11 December 2012 4:00 PM, PST | The Guardian - TV News | See recent The Guardian - TV News news »

This show is horribly violent but it's useful for viewers to see a character with dementia who's difficult and unlikable, says dementia-care specialist Ian Weatherhead

People diagnosed with dementia need information above all else. Often there can be a gap of six or even 12 months between diagnosis and follow-up appointment: many calls made to the dementia helpline I work for are from people in that early, anxious period. So a TV programme like this – about a Brighton gangster, Richie Beckett (Peter Mullan), who has dementia – has a role to play in helping people access information about the condition.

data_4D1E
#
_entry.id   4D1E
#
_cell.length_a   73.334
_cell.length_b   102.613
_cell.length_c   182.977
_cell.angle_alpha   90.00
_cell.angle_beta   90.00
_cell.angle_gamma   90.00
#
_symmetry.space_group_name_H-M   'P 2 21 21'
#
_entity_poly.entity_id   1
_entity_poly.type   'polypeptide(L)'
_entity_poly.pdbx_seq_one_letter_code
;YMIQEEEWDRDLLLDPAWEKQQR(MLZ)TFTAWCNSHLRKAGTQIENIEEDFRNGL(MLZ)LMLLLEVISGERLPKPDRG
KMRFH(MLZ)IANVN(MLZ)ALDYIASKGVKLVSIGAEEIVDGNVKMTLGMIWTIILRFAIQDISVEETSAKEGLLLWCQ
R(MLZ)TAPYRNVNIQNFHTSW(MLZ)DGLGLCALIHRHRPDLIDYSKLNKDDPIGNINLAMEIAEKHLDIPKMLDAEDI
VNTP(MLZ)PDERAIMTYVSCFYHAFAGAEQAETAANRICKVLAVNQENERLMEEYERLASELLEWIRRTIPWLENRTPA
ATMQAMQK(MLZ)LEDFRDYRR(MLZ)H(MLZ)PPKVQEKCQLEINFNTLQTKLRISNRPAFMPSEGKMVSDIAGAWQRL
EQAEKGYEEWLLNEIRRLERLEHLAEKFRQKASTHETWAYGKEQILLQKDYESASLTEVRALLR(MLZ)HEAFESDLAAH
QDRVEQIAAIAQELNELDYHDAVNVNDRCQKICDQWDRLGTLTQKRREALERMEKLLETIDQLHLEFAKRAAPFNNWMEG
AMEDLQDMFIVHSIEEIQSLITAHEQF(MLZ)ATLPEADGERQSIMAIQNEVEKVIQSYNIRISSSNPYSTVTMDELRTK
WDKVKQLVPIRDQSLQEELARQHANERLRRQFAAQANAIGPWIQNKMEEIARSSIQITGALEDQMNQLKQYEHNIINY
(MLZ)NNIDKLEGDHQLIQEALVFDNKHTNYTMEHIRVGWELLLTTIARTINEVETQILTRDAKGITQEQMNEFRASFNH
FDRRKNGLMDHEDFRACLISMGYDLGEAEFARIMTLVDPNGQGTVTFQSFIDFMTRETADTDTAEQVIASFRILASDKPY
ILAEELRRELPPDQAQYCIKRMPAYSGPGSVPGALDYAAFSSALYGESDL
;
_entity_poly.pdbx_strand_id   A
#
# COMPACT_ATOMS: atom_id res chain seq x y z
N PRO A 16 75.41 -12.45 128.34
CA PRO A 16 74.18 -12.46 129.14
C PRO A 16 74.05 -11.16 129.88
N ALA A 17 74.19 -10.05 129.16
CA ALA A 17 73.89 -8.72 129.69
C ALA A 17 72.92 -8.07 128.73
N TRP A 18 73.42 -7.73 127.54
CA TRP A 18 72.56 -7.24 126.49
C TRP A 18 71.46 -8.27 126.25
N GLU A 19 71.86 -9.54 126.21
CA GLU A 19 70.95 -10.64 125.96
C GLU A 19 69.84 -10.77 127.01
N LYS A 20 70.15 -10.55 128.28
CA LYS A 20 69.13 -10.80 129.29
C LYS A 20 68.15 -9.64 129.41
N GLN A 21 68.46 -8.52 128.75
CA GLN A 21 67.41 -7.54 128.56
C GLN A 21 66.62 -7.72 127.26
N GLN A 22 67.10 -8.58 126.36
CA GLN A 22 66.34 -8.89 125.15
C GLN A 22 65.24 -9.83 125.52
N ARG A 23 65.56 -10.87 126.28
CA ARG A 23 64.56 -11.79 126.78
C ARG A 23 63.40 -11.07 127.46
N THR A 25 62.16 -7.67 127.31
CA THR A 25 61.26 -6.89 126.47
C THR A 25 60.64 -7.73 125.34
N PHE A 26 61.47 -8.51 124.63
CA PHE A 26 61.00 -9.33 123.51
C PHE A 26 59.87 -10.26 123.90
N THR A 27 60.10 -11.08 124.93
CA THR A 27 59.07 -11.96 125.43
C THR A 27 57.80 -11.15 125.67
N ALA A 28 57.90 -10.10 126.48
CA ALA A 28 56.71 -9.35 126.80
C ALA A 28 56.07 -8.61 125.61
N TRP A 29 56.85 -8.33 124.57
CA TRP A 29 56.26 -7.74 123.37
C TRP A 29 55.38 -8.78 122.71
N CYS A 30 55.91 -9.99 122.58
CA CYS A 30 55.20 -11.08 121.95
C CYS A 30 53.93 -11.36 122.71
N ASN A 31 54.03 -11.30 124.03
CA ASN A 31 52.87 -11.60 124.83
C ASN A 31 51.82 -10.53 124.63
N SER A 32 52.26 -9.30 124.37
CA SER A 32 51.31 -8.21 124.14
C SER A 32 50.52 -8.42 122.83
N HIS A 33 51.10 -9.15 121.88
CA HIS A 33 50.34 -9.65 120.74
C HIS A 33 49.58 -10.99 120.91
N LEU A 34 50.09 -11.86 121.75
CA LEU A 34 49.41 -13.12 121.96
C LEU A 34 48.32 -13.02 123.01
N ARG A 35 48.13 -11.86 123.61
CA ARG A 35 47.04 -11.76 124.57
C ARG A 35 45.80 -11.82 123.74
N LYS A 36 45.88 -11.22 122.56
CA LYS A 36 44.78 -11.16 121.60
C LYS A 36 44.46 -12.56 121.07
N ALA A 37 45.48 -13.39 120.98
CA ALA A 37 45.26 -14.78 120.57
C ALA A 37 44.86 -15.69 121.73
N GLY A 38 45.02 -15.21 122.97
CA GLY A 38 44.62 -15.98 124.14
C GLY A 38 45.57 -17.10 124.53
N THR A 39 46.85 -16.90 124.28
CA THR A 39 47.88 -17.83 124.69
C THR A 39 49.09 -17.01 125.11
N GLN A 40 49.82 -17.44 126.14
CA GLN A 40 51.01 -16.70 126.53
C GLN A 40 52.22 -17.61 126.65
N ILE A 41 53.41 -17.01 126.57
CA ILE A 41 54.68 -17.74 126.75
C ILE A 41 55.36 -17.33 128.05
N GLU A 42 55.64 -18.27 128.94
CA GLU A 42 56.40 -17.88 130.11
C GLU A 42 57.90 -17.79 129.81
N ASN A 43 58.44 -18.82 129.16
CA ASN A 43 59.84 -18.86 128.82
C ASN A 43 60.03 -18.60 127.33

This show could be very destructive for any viewers in the early stages of dementia – I'd hate them to think this is what it's really like. The show's horribly violent, and Richie is a very extreme case: a mobster psychopath, whose aggressive tendencies seem to worsen as his condition progresses. Dementia can »

- Laura Barnett

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